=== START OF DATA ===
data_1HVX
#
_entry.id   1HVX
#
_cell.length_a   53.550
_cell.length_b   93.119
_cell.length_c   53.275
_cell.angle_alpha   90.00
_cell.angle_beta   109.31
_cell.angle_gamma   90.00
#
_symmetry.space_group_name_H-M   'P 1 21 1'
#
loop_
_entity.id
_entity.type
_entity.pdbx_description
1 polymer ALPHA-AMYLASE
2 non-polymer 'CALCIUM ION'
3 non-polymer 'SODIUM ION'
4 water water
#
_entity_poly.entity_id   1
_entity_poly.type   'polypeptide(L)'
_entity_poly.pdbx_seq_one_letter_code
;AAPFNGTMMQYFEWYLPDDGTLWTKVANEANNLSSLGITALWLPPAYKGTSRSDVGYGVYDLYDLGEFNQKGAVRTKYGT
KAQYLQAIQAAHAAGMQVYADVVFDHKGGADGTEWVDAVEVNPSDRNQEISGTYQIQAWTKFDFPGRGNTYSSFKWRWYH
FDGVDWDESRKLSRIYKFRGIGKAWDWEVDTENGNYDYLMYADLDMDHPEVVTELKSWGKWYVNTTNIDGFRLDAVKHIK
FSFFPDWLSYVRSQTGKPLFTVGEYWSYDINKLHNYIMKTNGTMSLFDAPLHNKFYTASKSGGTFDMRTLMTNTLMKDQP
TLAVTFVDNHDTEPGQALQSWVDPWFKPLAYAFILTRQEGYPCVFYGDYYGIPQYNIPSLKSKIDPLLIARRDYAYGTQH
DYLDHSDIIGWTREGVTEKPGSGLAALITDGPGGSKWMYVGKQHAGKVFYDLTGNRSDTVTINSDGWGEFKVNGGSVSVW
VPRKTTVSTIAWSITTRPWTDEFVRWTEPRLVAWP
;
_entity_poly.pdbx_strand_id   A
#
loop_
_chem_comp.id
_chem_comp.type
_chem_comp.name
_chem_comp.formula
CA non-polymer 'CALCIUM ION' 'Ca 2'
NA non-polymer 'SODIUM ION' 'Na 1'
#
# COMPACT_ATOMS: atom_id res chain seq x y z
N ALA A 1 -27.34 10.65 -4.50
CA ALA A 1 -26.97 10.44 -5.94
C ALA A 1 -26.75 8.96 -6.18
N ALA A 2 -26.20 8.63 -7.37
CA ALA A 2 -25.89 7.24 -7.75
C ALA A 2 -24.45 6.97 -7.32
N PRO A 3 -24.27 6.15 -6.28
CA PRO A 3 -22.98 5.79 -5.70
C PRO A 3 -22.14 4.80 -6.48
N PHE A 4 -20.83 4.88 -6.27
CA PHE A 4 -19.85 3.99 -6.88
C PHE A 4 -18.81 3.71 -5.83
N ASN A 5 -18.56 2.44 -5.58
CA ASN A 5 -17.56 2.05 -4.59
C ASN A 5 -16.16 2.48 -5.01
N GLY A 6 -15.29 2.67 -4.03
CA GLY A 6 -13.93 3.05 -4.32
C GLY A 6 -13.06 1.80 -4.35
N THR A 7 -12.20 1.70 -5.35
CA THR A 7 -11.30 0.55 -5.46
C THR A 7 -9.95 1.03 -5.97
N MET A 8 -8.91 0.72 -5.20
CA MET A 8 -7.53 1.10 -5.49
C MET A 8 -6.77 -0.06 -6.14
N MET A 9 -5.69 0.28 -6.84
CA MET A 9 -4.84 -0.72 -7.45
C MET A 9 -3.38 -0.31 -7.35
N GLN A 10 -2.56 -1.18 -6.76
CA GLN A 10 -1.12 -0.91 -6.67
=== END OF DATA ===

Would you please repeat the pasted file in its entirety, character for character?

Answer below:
data_1HVX
#
_entry.id   1HVX
#
_cell.length_a   53.550
_cell.length_b   93.119
_cell.length_c   53.275
_cell.angle_alpha   90.00
_cell.angle_beta   109.31
_cell.angle_gamma   90.00
#
_symmetry.space_group_name_H-M   'P 1 21 1'
#
loop_
_entity.id
_entity.type
_entity.pdbx_description
1 polymer ALPHA-AMYLASE
2 non-polymer 'CALCIUM ION'
3 non-polymer 'SODIUM ION'
4 water water
#
_entity_poly.entity_id   1
_entity_poly.type   'polypeptide(L)'
_entity_poly.pdbx_seq_one_letter_code
;AAPFNGTMMQYFEWYLPDDGTLWTKVANEANNLSSLGITALWLPPAYKGTSRSDVGYGVYDLYDLGEFNQKGAVRTKYGT
KAQYLQAIQAAHAAGMQVYADVVFDHKGGADGTEWVDAVEVNPSDRNQEISGTYQIQAWTKFDFPGRGNTYSSFKWRWYH
FDGVDWDESRKLSRIYKFRGIGKAWDWEVDTENGNYDYLMYADLDMDHPEVVTELKSWGKWYVNTTNIDGFRLDAVKHIK
FSFFPDWLSYVRSQTGKPLFTVGEYWSYDINKLHNYIMKTNGTMSLFDAPLHNKFYTASKSGGTFDMRTLMTNTLMKDQP
TLAVTFVDNHDTEPGQALQSWVDPWFKPLAYAFILTRQEGYPCVFYGDYYGIPQYNIPSLKSKIDPLLIARRDYAYGTQH
DYLDHSDIIGWTREGVTEKPGSGLAALITDGPGGSKWMYVGKQHAGKVFYDLTGNRSDTVTINSDGWGEFKVNGGSVSVW
VPRKTTVSTIAWSITTRPWTDEFVRWTEPRLVAWP
;
_entity_poly.pdbx_strand_id   A
#
loop_
_chem_comp.id
_chem_comp.type
_chem_comp.name
_chem_comp.formula
CA non-polymer 'CALCIUM ION' 'Ca 2'
NA non-polymer 'SODIUM ION' 'Na 1'
#
# COMPACT_ATOMS: atom_id res chain seq x y z
N ALA A 1 -27.34 10.65 -4.50
CA ALA A 1 -26.97 10.44 -5.94
C ALA A 1 -26.75 8.96 -6.18
N ALA A 2 -26.20 8.63 -7.37
CA ALA A 2 -25.89 7.24 -7.75
C ALA A 2 -24.45 6.97 -7.32
N PRO A 3 -24.27 6.15 -6.28
CA PRO A 3 -22.98 5.79 -5.70
C PRO A 3 -22.14 4.80 -6.48
N PHE A 4 -20.83 4.88 -6.27
CA PHE A 4 -19.85 3.99 -6.88
C PHE A 4 -18.81 3.71 -5.83
N ASN A 5 -18.56 2.44 -5.58
CA ASN A 5 -17.56 2.05 -4.59
C ASN A 5 -16.16 2.48 -5.01
N GLY A 6 -15.29 2.67 -4.03
CA GLY A 6 -13.93 3.05 -4.32
C GLY A 6 -13.06 1.80 -4.35
N THR A 7 -12.20 1.70 -5.35
CA THR A 7 -11.30 0.55 -5.46
C THR A 7 -9.95 1.03 -5.97
N MET A 8 -8.91 0.72 -5.20
CA MET A 8 -7.53 1.10 -5.49
C MET A 8 -6.77 -0.06 -6.14
N MET A 9 -5.69 0.28 -6.84
CA MET A 9 -4.84 -0.72 -7.45
C MET A 9 -3.38 -0.31 -7.35
N GLN A 10 -2.56 -1.18 -6.76
CA GLN A 10 -1.12 -0.91 -6.67